Condensation season is generally between October and March and although we are coming towards the latter half of the season, now would be a good time to act and be ready for next year.
Condensation is a widespread problem and it is normal in the colder months to close windows and shut air vents (if any). In winter, we may also be spending more time at home and creating more moisture than usual from drying clothes indoors for example. The warm air from central heating will hold more water vapour than cold air but when the heating is turned off and the temperature drops, the humidity levels will rise and when it comes into contact with cold surfaces and the dew point is reached, condensation will occur as the excess moisture is released.
With the increase in fuel costs, government incentives and our subsequent desire to save fuel and money we are insulating our homes more than ever before. We are now creating air tight boxes as we install windows with rubber seals to keep draughts out, seal up chimney flues, close off air vents, install thicker insulation in our lofts and insulate the cavity walls. This can sometimes cause more harm than good particularly if you fail to provide adequate background ventilation to allow fresh, dryer air into our properties and thus remove stale damp air.
Condensation around window frames etc is normal and of no real concern but when it starts to cause mould growth on walls and furniture and subsequently damages the building fabric this can become distressing to owners and occupiers.
Condensation is usually attributed to lifestyle. It is estimated that a family of four can produce up to 14 litres of water a day.
Small and simple changes can make a huge difference; keeping bathroom and kitchen doors closed, drying clothes in well ventilated rooms with doors shut will all help. Installing kitchen and bathroom fans and providing some background passive ventilation can make dramatic improvements.
Condensation is often misdiagnosed as rising damp and I would always recommend a thorough survey by someone who will take the time to assess the problem. I will normally take 2-3 hours on site and if you are a landlord, I will talk to your tenant about their lifestyle with regards to the amount of moisture they are creating and what precautions they are taking to reduce airborne moisture. The survey will include an assessment of your current ventilation system, if any, and the amount of insulation that your property currently has. Damp meters and hygrometers (to check relative humidity) will also be used where required.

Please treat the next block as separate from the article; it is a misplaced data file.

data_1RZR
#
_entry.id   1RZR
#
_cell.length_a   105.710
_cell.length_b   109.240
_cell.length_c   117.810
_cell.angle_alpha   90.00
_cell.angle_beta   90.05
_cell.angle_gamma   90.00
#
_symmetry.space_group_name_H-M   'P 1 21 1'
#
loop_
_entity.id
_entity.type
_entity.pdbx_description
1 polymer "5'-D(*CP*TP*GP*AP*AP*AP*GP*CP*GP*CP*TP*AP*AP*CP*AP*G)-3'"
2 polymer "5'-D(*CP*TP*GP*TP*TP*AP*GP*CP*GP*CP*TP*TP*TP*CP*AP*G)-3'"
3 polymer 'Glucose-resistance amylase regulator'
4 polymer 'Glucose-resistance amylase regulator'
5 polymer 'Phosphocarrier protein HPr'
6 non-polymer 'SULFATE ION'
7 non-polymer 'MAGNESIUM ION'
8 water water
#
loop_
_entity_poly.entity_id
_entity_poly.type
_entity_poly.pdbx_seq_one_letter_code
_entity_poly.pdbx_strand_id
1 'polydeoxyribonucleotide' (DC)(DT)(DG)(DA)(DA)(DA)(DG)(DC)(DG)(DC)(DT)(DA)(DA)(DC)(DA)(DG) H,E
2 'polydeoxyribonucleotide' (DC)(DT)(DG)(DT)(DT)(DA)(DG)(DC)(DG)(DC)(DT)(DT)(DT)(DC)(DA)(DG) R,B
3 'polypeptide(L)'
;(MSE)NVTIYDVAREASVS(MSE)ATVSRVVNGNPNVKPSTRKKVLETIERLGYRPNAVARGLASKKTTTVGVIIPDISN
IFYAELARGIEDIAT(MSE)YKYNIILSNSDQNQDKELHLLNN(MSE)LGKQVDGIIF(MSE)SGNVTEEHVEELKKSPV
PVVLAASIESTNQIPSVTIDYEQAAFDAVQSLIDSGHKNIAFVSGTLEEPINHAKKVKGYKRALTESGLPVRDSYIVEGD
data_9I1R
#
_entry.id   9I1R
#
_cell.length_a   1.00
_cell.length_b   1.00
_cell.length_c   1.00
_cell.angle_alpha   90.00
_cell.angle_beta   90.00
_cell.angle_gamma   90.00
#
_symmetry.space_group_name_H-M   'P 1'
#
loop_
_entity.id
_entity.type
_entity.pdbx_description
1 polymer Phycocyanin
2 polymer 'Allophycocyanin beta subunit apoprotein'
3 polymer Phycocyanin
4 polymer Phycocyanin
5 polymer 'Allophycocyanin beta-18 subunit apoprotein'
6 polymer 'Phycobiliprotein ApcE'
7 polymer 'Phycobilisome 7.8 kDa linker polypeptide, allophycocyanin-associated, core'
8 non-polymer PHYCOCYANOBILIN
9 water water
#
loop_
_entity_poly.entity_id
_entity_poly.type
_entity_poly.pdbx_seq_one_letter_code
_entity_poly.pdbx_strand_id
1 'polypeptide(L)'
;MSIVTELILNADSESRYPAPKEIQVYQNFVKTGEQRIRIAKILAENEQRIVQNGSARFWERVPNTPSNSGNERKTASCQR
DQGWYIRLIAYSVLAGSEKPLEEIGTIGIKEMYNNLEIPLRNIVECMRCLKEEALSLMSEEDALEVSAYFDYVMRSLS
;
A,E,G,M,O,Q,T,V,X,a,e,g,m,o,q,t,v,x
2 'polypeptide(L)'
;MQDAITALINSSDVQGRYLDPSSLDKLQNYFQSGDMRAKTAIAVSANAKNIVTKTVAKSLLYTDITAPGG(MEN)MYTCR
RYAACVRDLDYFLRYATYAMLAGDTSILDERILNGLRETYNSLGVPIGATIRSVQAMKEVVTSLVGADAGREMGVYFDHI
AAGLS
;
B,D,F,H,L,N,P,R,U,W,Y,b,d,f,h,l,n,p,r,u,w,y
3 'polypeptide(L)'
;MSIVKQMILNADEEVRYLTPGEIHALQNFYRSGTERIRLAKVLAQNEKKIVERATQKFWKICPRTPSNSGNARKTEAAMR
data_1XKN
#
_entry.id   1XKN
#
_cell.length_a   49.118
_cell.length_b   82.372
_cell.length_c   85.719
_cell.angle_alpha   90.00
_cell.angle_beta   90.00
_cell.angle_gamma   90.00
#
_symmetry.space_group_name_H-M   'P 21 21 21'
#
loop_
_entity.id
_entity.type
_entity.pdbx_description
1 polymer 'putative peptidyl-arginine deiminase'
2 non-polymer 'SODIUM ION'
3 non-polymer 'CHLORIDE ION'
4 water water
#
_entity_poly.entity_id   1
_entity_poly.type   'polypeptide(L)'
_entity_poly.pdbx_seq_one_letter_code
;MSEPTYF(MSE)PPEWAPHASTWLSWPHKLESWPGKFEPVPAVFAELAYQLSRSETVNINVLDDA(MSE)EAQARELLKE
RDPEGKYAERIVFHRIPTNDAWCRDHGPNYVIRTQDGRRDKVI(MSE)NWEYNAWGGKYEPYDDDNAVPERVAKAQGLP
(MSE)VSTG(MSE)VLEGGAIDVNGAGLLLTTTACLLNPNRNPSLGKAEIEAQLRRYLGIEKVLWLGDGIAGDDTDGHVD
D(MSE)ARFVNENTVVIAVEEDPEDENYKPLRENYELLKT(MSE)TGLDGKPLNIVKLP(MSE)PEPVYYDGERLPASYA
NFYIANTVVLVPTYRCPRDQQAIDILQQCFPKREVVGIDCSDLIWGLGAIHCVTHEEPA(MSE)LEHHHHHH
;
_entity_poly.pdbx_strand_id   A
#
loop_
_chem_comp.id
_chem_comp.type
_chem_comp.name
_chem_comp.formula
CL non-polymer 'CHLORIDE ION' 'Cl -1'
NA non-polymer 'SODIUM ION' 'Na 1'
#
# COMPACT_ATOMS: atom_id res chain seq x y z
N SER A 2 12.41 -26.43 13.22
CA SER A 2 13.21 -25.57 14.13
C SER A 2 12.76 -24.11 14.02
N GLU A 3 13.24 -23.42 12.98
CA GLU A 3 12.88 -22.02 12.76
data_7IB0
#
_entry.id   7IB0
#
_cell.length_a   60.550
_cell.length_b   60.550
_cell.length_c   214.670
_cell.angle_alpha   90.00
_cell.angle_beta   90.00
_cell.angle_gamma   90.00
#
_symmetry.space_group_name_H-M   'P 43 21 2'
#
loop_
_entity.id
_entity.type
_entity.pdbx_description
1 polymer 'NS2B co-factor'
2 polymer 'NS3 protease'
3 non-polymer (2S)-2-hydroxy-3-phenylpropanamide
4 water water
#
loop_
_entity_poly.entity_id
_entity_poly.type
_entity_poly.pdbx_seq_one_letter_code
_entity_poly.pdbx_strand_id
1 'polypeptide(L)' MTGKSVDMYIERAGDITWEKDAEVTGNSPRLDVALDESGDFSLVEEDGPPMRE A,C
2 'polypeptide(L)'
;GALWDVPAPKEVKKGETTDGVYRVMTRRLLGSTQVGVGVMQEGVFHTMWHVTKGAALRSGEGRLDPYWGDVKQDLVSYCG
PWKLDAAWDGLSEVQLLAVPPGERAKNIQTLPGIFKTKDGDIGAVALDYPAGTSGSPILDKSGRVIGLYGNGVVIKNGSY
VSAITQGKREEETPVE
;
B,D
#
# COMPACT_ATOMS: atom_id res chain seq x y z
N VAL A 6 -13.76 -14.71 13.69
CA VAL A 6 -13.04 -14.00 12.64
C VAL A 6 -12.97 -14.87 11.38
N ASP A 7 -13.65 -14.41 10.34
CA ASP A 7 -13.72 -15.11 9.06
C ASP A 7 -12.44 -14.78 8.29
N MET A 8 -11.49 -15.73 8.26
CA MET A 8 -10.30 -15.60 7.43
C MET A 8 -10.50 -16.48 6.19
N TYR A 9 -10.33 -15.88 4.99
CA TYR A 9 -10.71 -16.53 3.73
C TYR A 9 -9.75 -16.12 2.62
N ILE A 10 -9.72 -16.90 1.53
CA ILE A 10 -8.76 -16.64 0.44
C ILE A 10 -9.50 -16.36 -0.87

Following the inspection, I will then formulate a written report which will discuss the current problem and what precautions you or your tenant can take to reduce condensation. If you have no mechanical extraction in wet rooms or passive ventilation in your property, then advice will be given and, if you require it, a quotation for improvements to be carried out by us.
There are many manufacturers of passive and mechanical extraction available but I would always recommend using good quality systems that may cost more than the type you may pick up from your local DIY outlet but they will last longer and perform much better.
A few examples of what we regularly fit are discussed below:
Positive Pressure Ventilation systems
This type of system is becoming very popular for Landlords and Home owners.
The positive pressure system is a unit which fits into the roof space and has a diffuser (input) panel fitted in the landing ceiling. Fresh dry air at ambient temperature is introduced into the property – diluting and displacing stale moist air and reducing condensation. There are two models, a standard model and one with a pre heat facility. This pre heat will automatically engage when the temperature falls below 10˚c. There is also a flat system for situations were no roof void exists. This will fit on an outside wall and by the use of ducting, push the air into a central hallway.
Humidistat extractor fans
Humidistat fans take the onus away from you or your tenant to regulate how long the fans should stay on for. Under the control of a microprocessor, the sensor monitors continuously the relative humidity (RH) in the room. If there is a sudden rise in the RH, the sensor anticipates hitting the set point and activates the fan before it is reached. After the fan has reduced the RH to about 5% below the preset set point, the fan switches off.
Passive air vents
If you are dragging moisture laden air out of your property by the use of mechanical fans, you need to balance this with an intake of fresh dryer air. This function will be carried out by passive air vents such as air bricks or trickle vents in windows. Again a good quality air brick with an anti-draught baffle is an important factor to consider.
To arrange a survey please call or email and I will be happy to discuss your requirements and the cost of the survey with you.